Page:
The California Consumer Privacy Act, also known as CCPA, was established to safeguard the data and privacy of consumers. Passed by the California state legislature in June 2018, effective on January 1, 2020, and enforced starting on July 1, 2020, CCPA was the first comprehensive privacy law implemented in the United States.
Under CCPA, consumers have the right to:
- Refuse sale, disclosure, or use of their personal information;
- Opt-in consent for minors under 16 years old, and receive consent from a parent or guardian if they are under 13 years old;
- Access their personal information;
- Delete their personal information;
- Know if their personal information has been disclosed or sold, and to whom;
- Not be discriminated against if they exercise these rights.
Who Does CCPA Protect?
Under CCPA, consumers are considered any California resident. California residents include every natural person who resides in the state, even if they are physically outside of California for a temporary or transitory purpose.
Other Privacy Laws
Other privacy laws that are currently in effect include:
- California Privacy Rights Act of 2020 (CPRA), also known as CCPA 2.0: (Discussed below)
- Virginia Consumer Data Protection Act (CDPA): The Virginia CDPA (HB 2307/ SB1392) passed the Virginia House of Delegates and the state Senate on February 5, 2021, and will be enforced beginning on January 1, 2023.
- New York: NY SHIELD Act: The NY SHIELD (Stop Hacks and Improve Electronic Data Security) Act was signed in 2019 and went into effect on March 1, 2020. The NY SHIELD Act requires businesses to adopt safeguards for the private information of New York residents, and expands New York’s security breach notification requirements. Every employer with employees in New York, even if they are headquartered out of state, must comply with the NY SHIELD Act, because “private information” includes a person’s name and social security number.
- European Union: General Data Protection Regulation (GDPR): GDPR was signed in 2016 and went into effect in 2018, making it the oldest privacy law in effect.
What is GDPR
To understand CCPA, it’s important to understand GDPR, as it inspired large sections of CCPA. In fact, CCPA is sometimes referred to as “GDPR lite,” even though some of the classifications of CCPA are stricter than those in GDPR. However, GDPR is still considered the toughest privacy and security law in the world and is known to penalize companies with hefty fines in the hundreds of millions.
GDPR imposes obligations on any organization worldwide that targets or collects data related to people in the EU. The consequences for failing to comply with GDPR can result in fines of up to €20 million (roughly $23 million) or 4% of a company’s global annual revenue of the preceding financial year, whichever is greater.
The largest GDPR fine thus far was €746 million (approx $877 million) to Amazon in July 2021. The second largest on record was even more recently given to Whatsapp in September 2021 and amounted to €225 million ($267 million).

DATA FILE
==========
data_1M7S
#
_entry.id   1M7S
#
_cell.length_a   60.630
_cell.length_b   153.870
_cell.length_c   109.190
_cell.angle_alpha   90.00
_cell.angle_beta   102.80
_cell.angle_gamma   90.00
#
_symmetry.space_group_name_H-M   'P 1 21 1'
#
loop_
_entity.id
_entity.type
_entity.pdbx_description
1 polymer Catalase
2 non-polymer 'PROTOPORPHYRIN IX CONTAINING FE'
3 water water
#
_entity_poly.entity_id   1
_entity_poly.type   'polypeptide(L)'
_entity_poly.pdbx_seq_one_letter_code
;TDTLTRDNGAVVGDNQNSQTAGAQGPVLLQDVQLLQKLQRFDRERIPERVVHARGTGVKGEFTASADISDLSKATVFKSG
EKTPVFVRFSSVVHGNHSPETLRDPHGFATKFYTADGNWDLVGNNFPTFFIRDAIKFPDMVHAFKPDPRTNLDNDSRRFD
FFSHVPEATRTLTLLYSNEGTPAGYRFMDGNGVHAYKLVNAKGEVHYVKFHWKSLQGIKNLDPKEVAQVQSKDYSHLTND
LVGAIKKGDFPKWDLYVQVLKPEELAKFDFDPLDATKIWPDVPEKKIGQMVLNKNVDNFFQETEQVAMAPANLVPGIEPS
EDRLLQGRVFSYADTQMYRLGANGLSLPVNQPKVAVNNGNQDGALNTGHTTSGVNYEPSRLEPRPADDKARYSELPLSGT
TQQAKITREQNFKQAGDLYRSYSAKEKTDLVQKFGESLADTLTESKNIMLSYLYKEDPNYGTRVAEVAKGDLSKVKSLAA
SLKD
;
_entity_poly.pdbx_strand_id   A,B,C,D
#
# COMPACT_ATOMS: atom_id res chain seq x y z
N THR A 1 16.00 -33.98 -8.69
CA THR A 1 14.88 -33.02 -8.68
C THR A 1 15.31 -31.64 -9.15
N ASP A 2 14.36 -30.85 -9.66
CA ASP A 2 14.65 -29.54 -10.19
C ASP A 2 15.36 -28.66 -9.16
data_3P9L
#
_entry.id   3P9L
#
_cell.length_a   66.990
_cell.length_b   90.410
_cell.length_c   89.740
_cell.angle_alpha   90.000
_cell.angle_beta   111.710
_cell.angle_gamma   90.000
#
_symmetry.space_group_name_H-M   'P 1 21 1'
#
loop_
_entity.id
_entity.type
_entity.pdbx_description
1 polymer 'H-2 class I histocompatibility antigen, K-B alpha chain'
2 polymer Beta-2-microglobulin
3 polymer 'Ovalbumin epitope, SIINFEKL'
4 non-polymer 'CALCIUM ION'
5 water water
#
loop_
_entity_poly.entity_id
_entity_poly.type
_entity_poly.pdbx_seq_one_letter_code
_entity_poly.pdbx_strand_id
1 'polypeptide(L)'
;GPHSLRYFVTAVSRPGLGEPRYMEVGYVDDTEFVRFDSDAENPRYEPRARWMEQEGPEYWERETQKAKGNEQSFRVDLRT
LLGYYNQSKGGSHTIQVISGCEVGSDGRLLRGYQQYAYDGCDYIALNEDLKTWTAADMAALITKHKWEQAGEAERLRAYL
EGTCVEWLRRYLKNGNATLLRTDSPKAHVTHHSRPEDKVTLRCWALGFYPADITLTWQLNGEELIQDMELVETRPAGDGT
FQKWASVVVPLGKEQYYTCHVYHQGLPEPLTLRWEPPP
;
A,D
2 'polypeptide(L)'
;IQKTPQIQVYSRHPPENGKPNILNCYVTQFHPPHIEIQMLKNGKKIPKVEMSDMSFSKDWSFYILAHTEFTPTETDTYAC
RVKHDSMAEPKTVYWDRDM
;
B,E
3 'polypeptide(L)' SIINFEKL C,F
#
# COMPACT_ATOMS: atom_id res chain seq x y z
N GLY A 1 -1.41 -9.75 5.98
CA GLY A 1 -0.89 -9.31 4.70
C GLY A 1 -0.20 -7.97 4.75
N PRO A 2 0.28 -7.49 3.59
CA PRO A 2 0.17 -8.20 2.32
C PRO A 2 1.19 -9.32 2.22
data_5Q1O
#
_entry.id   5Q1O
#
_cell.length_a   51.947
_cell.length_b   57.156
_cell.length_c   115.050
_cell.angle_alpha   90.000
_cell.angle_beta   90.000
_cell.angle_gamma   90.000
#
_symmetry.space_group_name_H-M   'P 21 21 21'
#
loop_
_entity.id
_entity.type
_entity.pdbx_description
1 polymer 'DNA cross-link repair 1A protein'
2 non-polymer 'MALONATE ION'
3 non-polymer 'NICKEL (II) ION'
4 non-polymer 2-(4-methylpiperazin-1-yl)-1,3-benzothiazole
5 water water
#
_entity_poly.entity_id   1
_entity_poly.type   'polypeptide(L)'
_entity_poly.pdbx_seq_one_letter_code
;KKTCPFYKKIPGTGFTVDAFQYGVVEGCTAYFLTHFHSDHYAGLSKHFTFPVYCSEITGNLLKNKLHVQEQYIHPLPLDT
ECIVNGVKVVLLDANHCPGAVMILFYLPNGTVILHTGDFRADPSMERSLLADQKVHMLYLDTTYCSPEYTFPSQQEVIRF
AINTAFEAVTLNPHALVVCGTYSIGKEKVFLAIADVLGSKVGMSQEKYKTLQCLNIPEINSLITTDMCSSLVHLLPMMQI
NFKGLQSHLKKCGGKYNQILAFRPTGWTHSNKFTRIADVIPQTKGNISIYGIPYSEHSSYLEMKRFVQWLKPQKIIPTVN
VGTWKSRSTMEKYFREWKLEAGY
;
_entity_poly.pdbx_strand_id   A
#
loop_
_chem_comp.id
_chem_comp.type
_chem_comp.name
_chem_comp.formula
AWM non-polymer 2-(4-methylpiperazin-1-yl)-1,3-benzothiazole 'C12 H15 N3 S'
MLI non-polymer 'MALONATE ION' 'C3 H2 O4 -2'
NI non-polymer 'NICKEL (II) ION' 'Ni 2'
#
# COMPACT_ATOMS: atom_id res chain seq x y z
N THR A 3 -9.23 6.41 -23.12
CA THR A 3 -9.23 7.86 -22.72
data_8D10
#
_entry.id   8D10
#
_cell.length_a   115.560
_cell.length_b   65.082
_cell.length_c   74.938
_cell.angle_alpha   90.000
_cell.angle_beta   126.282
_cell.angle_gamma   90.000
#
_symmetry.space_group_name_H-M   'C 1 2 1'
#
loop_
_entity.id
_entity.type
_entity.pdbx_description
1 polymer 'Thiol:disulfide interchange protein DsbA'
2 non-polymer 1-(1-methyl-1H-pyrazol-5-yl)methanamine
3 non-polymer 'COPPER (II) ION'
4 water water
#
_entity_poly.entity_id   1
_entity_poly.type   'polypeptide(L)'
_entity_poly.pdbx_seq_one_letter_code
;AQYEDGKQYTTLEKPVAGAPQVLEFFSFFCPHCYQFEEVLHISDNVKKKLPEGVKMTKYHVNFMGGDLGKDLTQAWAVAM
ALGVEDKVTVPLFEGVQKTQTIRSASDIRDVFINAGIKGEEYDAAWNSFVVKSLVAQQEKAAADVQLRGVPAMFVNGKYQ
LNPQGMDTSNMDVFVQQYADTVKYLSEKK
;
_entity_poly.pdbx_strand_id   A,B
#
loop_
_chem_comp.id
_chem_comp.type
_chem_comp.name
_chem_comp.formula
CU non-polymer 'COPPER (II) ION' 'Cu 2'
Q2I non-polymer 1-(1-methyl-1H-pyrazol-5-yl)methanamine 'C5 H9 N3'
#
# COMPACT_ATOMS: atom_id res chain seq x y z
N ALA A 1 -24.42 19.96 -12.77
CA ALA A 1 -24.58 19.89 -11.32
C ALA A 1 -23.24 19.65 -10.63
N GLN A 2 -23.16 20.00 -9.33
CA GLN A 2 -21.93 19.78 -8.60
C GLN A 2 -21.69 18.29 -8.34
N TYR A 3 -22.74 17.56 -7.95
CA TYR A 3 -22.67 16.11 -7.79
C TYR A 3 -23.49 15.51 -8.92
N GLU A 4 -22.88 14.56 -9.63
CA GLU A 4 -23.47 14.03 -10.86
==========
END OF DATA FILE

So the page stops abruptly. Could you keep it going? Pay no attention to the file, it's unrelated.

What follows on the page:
If a business violates the CCPA regulations, consumer lawsuits can be levied against the business. These lawsuits can include statutory damages of anywhere from $100 to $750 per consumer per incident, or the cost of actual damages caused by a data breach, whichever is greater.
Beginning in 2023 with the implementation of CPRA (aka CCPA 2.0), these fees will increase. Violations of CPRA will allow the California Attorney General’s office to seek civil penalties of up to $2500 for each violation and up to $7,500 for each intentional violation of the CCPA.
To understand the financial ramifications of the new fines, the $7,500 penalty was applied per consumer per incident for the data breaches reported to the Attorney General (AG) from 2014-2016. The result would have been a $375 billion total AG enforcement risk.
Who Does CCPA Apply To?
CCPA applies to any company that conducts business in California. This includes businesses headquartered or physically located outside of California or the United States.
Businesses that must comply with CCPA must also meet one of the following criteria:
- Gross revenue of $25 million or more;
- Receive, buy, sell, or share information on 50,000 California residents, devices, or households. Starting in 2023, this number will increase to 100,000 and will no longer include devices. This means that more small businesses will be outside of the scope of CPRA.
- 50% or more of the company’s annual revenue must come from selling personal information.
Not all organizations are regulated under CCPA. Organizations that are exempt under CCPA include credit bureaus, certain financial institutions, insurance firms, and those whom are regulated by certain other laws, including:
- Health Insurance Portability and Accountability Act (HIPAA): Protected Health Information (PHI) collected for the treatment, payment, or healthcare operations would qualify for the CCPA HIPAA exemption. Healthcare information that is collected for other purposes is not exempt.
- Gramm-Leach-Bliley Act (GLA) Financial Modernization Act of 1999: US federal law requires financial institutions to explain how they share and protect their customers’ private information. Organizations that are regulated under GLA are exempt from CCPA regulations.
- Job Candidates, Employee data, and business-to-business (B2B) communications that collect personal information: While these were originally within the CCPA, in September 2020, California Governor Gavin Newsom signed into law amendment AB 1281 which grants employee and B2B exemptions through January 1, 2022. The exemptions are included in CPRA through 2023.
- Nonprofits: Not all nonprofits are exempt; however, many do qualify for a nonprofit exemption.
What is “Personal Information” under CCPA?
Under CCPA, personal information includes:
- Email address
- Postal address
- Demographic data
- Social Security Number
- Driver’s License Number
- Records of purchased products
- Geolocation data
- Internet browsing history
- IP address
- Biometric data (e.g. fingerprints)
- Financial information (e.g. credit card data)
- Account name or another online identifier
- Personal inferences: Inferences from other personal information that could be used to create a profile about someone’s characteristics and preferences.
Information that is not included under CCPA includes publicly-available information that is from federal, state, or local government records. For example, professional licenses and public real estate/property records are not included.
Enforcement of CCPA